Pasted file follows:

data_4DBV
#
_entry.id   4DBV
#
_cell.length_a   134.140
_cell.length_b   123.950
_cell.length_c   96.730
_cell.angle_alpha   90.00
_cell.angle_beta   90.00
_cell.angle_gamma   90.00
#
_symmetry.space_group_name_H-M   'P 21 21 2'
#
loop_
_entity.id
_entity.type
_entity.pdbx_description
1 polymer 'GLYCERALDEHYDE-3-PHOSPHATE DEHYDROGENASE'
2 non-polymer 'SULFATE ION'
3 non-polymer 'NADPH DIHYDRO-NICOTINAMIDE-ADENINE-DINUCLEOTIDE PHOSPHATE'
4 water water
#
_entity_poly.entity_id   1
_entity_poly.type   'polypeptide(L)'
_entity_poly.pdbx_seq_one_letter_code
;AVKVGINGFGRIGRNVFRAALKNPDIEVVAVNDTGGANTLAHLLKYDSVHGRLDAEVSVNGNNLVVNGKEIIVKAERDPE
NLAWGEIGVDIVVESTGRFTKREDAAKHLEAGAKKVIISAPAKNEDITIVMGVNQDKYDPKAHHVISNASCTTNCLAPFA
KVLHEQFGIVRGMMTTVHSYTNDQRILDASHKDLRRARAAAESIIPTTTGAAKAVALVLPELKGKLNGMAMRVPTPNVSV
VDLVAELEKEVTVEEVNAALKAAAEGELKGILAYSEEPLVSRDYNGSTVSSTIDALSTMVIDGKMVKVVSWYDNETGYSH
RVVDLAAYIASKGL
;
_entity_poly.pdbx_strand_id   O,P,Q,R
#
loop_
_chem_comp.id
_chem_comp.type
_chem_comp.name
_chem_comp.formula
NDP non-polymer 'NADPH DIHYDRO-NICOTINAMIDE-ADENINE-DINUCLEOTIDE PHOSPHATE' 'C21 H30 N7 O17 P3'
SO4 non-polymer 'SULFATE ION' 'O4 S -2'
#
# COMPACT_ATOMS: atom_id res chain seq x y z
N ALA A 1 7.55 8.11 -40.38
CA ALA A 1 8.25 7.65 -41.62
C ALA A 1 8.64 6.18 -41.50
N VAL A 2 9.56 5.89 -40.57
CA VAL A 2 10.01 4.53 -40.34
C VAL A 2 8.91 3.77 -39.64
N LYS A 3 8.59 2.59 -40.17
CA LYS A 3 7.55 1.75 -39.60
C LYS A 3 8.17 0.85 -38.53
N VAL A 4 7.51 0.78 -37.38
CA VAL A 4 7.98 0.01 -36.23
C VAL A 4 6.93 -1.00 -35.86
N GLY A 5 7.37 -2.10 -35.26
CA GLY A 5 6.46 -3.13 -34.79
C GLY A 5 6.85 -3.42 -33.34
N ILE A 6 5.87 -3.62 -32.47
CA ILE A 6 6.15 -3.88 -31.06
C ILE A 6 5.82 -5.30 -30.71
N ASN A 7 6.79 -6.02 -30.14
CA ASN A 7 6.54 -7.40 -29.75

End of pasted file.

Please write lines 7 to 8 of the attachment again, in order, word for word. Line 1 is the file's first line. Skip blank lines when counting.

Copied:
_cell.length_c   96.730
_cell.angle_alpha   90.00